Please use this identifier to cite or link to this item: http://docs.prosentient.com.au/prosentientjspui/handle/1/10176
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dc.contributor.authorBoyd, R-
dc.contributor.authorPatel, M-
dc.contributor.authorCurrie, B J-
dc.contributor.authorHolt, D C-
dc.contributor.authorHarris, T-
dc.contributor.authorKrause, V-
dc.date2015-
dc.date.accessioned2018-05-15T23:00:53Z-
dc.date.accessioned2019-06-29T00:36:49Z-
dc.date.available2018-05-15T23:00:53Z-
dc.date.available2019-06-29T00:36:49Z-
dc.date.issued2016-04-
dc.identifier.citationEpidemiology and infection 2016-04; 144(5): 1018-27-
dc.identifier.urihttp://docs.prosentient.com.au/prosentientjspui/handle/1/10176-
dc.description.abstractAlthough the incidence of invasive group A streptococcal disease in northern Australia is very high, little is known of the regional epidemiology and molecular characteristics. We conducted a case series of Northern Territory residents reported between 2011 and 2013 with Streptococcus pyogenes isolates from a normally sterile site. Of the 128 reported episodes, the incidence was disproportionately high in the Indigenous population at 69·7/100 000 compared to 8·8/100 000 in the non-Indigenous population. Novel to the Northern Territory is the extremely high incidence in haemodialysis patients of 2205·9/100 000 population; and for whom targeted infection control measures could prevent transmission. The incidences in the tropical north and semi-arid Central Australian regions were similar. Case fatality was 8% (10/128) and streptococcal toxic shock syndrome occurred in 14 (11%) episodes. Molecular typing of 82 isolates identified 28 emm types, of which 63 (77%) were represented by four emm clusters. Typing confirmed transmission between infant twins. While the diverse range of emm types presents a challenge for effective coverage by vaccine formulations, the limited number of emm clusters raises optimism should cluster-specific cross-protection prove efficacious. Further studies are required to determine effectiveness of chemoprophylaxis for contacts and to inform public health response.-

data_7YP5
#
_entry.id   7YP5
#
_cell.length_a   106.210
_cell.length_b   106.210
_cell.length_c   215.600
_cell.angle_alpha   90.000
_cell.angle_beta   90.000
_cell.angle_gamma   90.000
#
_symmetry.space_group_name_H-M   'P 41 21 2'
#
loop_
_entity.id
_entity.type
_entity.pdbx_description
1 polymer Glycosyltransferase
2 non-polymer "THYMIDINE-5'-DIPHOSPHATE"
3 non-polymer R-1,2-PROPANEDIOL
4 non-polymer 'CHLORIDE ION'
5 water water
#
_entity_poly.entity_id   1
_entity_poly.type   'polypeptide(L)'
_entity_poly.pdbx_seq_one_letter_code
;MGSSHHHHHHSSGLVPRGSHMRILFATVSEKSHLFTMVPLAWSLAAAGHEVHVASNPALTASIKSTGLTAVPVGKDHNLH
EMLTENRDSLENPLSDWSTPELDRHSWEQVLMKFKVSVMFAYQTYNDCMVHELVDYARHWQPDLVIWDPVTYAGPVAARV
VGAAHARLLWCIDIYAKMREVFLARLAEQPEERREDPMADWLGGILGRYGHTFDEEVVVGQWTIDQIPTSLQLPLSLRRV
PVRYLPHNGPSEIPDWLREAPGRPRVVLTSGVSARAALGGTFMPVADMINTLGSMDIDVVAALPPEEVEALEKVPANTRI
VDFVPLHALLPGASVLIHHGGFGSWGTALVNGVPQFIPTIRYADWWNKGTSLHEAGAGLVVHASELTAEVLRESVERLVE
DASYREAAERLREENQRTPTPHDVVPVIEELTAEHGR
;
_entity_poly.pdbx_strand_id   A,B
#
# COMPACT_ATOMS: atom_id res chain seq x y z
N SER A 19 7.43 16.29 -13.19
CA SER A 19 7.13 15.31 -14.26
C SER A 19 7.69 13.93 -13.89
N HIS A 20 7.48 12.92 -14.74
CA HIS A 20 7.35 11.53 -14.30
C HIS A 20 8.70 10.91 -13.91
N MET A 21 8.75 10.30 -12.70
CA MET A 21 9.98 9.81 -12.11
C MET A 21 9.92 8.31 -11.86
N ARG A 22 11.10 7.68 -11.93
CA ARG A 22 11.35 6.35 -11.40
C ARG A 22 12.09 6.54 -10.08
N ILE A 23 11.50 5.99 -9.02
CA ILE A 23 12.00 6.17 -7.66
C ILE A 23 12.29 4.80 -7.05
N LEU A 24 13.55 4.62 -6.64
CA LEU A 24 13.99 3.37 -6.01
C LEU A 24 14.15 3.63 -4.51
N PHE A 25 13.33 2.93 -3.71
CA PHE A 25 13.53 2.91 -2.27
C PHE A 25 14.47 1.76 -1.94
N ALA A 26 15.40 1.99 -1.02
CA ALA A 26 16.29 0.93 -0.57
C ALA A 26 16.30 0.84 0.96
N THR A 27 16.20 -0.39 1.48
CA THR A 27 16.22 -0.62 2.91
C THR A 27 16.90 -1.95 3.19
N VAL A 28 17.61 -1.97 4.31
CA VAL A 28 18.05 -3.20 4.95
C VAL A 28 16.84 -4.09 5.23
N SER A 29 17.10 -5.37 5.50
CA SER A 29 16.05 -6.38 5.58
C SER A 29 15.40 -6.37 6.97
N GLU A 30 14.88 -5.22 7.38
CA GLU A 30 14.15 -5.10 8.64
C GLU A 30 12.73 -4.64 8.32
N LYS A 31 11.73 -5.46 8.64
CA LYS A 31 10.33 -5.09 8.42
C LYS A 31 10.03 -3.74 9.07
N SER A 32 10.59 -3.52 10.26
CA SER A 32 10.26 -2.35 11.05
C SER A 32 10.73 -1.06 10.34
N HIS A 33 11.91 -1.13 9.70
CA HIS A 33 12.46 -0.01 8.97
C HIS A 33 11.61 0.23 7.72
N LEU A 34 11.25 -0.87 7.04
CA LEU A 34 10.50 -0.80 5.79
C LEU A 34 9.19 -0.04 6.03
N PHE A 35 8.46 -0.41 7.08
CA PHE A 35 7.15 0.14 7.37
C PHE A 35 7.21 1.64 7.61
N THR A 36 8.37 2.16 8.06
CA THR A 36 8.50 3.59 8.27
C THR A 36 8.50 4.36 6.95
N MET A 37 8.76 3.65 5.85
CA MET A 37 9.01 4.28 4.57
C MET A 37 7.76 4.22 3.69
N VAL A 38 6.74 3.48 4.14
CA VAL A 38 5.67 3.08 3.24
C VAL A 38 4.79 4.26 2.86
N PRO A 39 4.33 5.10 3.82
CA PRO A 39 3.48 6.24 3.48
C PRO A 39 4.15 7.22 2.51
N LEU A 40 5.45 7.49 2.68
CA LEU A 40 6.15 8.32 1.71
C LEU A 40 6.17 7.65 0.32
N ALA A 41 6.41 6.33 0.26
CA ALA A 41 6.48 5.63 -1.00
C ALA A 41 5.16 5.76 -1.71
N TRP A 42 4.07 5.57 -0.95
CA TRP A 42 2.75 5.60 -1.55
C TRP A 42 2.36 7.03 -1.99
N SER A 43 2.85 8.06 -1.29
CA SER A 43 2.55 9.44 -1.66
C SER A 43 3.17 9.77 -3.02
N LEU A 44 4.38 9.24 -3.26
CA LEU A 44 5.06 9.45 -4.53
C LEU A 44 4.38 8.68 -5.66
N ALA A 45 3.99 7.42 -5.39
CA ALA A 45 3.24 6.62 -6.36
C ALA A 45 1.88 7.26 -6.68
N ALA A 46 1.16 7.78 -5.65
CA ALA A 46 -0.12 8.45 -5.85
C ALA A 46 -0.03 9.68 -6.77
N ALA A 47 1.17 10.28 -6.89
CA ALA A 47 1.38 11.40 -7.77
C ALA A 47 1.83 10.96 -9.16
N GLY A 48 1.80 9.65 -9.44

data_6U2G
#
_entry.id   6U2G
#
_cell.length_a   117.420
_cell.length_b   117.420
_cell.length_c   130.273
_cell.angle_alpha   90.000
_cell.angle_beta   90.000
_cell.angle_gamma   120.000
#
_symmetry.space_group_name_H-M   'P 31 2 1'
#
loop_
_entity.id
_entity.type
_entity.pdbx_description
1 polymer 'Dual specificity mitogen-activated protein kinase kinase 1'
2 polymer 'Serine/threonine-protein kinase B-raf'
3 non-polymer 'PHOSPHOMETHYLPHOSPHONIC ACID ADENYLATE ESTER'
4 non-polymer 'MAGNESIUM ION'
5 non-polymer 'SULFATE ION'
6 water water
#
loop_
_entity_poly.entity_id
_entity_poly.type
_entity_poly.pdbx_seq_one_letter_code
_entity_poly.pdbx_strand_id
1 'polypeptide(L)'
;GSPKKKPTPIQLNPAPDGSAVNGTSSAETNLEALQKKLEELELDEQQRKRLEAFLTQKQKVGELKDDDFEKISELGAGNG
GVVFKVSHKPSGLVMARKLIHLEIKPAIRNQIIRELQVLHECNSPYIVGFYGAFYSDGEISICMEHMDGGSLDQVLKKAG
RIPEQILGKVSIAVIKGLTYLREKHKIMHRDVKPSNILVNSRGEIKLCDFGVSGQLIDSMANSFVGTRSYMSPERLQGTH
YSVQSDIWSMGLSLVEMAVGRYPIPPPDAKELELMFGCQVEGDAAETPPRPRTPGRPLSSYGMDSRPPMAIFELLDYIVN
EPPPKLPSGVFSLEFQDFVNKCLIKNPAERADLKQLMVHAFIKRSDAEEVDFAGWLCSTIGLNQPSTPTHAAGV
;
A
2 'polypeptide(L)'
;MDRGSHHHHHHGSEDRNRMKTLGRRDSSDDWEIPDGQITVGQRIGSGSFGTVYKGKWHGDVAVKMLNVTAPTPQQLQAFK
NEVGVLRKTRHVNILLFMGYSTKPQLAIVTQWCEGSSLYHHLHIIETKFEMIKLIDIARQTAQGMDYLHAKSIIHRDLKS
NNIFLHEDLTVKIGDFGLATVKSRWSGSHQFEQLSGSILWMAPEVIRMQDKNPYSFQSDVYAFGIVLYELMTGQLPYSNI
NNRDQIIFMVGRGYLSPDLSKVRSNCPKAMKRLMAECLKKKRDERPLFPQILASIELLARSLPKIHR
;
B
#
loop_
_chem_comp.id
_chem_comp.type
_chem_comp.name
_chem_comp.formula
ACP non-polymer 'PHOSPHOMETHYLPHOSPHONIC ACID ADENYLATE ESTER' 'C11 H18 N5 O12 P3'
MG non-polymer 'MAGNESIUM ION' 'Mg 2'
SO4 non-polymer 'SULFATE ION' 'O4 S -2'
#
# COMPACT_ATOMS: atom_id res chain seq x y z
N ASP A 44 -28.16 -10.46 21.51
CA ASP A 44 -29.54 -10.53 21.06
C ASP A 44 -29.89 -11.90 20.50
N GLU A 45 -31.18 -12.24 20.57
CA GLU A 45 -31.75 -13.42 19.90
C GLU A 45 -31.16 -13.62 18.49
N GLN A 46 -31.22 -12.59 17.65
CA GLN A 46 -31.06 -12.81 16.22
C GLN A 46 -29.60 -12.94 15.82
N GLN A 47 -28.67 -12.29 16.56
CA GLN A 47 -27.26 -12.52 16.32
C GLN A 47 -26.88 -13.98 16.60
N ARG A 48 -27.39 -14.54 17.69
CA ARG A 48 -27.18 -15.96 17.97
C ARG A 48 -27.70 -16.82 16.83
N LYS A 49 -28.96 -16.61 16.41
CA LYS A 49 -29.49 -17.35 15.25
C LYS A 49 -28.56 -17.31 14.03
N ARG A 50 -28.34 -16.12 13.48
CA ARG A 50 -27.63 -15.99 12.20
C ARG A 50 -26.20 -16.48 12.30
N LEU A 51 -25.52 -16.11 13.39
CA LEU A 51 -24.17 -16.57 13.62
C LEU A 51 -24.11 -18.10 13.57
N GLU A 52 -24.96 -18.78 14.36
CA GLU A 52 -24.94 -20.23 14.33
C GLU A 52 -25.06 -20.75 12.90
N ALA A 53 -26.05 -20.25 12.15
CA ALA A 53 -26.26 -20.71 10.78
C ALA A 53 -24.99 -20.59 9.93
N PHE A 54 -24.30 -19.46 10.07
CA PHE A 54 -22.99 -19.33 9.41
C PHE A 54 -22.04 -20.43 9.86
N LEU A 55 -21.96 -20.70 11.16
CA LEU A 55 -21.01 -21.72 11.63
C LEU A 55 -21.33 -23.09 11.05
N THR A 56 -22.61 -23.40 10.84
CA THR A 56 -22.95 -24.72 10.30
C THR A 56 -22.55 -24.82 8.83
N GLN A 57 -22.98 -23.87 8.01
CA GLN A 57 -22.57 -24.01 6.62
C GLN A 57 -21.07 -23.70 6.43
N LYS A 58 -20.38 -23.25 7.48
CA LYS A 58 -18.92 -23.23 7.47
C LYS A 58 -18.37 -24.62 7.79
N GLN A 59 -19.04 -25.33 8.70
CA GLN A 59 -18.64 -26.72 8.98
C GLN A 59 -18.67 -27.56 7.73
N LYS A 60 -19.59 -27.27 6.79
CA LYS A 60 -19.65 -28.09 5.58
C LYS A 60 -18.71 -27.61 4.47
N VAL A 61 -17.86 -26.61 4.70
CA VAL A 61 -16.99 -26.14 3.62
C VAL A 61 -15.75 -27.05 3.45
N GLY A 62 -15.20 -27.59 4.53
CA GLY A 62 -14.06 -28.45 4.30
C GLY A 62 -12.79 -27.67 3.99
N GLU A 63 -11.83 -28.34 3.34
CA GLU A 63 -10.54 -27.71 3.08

dc.language.isoeng-
dc.subjectInfectious disease epidemiology-
dc.subjectStreptococcus pyogenes-
dc.subjectpublic health emerging infections-
dc.subjectstreptococcal infections-
dc.subjectvaccines-
dc.subject.meshAdolescent-
dc.subject.meshAdult-
dc.subject.meshAged-
dc.subject.meshAged, 80 and over-
dc.subject.meshChild-
dc.subject.meshChild, Preschool-
dc.subject.meshFemale-
dc.subject.meshHumans-
dc.subject.meshIncidence-
dc.subject.meshInfant-
dc.subject.meshInfant, Newborn-
dc.subject.meshMale-
dc.subject.meshMiddle Aged-
dc.subject.meshMolecular Typing-
dc.subject.meshNorthern Territory-
dc.subject.meshPrevalence-
dc.subject.meshShock, Septic-
dc.subject.meshStreptococcal Infections-
dc.subject.meshStreptococcus pyogenes-
dc.subject.meshYoung Adult-
dc.titleHigh burden of invasive group A streptococcal disease in the Northern Territory of Australia.-
dc.typeJournal Article-
dc.identifier.doi10.1017/S0950268815002010-
dc.identifier.journaltitleEpidemiology and infection-
dc.identifier.pubmedurihttps://www.ezpdhcs.nt.gov.au/login?url=https://www.ncbi.nlm.nih.gov/pubmed/26364646-
dc.identifier.pubmedidhttps://www.ezpdhcs.nt.gov.au/login?url=https://www.ncbi.nlm.nih.gov/pubmed/26364646-
dc.identifier.affiliationCentre for Disease Control,Tiwi,NT,Australia..-
dc.identifier.affiliationNational Centre for Epidemiology and Population Health,Australian National University,Canberra,ACT,Australia..-
dc.identifier.affiliationRoyal Darwin Hospital,Tiwi,NT,Australia..-
dc.identifier.affiliationDivision of Global and Tropical Health,Menzies School of Health Research,Charles Darwin University,Casuarina,NT,Australia..-
dc.identifier.affiliationDivision of Global and Tropical Health,Menzies School of Health Research,Charles Darwin University,Casuarina,NT,Australia..-
dc.identifier.affiliationCentre for Disease Control,Tiwi,NT,Australia..-
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